Different treatment processes such as alkaline washing, bleaching, and slack-mercer ization are used to improve the sorption characteristics of cellulose fibers. The differences between the sorption properties of cellulose fibers are measured with tensiometry, and their sorption velocities are measured with liquids of different polarities. From those measurements, contact angles are determined using the Washburn equation. The surface free energy of the cellulose fibers is determined from contact angle data obtained with the Owens-Wendt-Rabel-Kaeble approximation. Results show that among these treatments, slack-mercerization produces the lowest contact angle and the highest surface free fiber energy, and has therefore the largest influence on sorption ability. Viscose fibers (raw and treated) have the lowest contact angle and the highest surface free energy, and are the most hydrophilic compared to lyocell and modal fibers. This is explained by their crystalline structure and the accessibility of their surface groups to polar liquids.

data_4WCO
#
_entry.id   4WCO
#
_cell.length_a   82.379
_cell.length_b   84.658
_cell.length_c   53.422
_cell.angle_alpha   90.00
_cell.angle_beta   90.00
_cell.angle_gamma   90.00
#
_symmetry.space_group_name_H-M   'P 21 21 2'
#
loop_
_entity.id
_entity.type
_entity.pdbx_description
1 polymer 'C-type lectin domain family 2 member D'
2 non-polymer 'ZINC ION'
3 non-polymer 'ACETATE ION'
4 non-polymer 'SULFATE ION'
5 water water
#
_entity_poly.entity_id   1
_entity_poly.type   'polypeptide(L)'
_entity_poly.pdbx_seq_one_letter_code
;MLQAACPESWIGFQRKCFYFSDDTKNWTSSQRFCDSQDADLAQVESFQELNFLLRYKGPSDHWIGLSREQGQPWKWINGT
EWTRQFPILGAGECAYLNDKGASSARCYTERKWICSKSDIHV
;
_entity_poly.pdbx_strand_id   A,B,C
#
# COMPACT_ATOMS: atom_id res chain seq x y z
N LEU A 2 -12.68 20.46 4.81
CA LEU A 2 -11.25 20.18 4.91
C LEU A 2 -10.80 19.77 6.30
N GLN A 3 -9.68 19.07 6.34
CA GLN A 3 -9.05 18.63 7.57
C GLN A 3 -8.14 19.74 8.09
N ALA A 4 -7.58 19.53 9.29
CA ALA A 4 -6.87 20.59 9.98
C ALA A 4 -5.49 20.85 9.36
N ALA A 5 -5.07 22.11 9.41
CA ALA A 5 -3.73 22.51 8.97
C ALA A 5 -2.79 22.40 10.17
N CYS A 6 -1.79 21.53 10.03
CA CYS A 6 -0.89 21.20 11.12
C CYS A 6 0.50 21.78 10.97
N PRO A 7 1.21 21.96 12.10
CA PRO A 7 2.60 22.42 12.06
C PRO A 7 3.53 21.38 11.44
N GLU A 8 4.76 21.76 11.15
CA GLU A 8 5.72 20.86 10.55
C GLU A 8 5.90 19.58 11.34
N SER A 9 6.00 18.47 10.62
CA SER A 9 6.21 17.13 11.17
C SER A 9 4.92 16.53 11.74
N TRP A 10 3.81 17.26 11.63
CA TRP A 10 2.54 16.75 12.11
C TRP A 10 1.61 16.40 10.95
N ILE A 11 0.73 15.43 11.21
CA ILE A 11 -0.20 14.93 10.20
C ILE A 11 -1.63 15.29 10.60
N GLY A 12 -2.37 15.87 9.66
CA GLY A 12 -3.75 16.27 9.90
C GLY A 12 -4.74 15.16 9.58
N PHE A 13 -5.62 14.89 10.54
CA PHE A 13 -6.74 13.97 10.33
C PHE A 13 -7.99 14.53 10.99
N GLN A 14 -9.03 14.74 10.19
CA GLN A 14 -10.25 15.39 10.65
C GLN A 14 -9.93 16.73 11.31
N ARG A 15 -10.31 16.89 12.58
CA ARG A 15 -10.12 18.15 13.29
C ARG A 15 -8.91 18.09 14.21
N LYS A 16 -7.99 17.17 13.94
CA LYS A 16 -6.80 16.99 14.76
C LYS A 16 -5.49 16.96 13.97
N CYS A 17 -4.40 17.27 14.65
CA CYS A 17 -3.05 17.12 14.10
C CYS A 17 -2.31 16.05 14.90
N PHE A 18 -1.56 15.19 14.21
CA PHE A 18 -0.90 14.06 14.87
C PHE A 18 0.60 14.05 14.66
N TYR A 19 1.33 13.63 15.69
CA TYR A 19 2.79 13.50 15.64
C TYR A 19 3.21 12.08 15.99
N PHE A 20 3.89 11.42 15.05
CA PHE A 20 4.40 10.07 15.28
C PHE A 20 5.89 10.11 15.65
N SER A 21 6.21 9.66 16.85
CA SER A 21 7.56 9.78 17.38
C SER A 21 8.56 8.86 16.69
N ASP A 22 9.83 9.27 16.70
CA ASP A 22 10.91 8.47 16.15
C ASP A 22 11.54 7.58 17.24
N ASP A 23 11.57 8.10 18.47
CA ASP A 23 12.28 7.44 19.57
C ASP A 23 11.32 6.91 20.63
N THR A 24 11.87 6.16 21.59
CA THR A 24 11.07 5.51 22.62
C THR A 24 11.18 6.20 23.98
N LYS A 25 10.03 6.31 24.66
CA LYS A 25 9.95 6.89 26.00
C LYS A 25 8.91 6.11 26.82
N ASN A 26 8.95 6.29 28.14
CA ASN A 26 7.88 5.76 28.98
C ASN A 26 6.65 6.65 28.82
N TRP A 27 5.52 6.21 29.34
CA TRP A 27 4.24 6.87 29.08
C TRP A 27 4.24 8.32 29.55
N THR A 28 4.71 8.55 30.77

ASJC Scopus subject areas
- Chemical Engineering (miscellaneous)
- Polymers and Plastics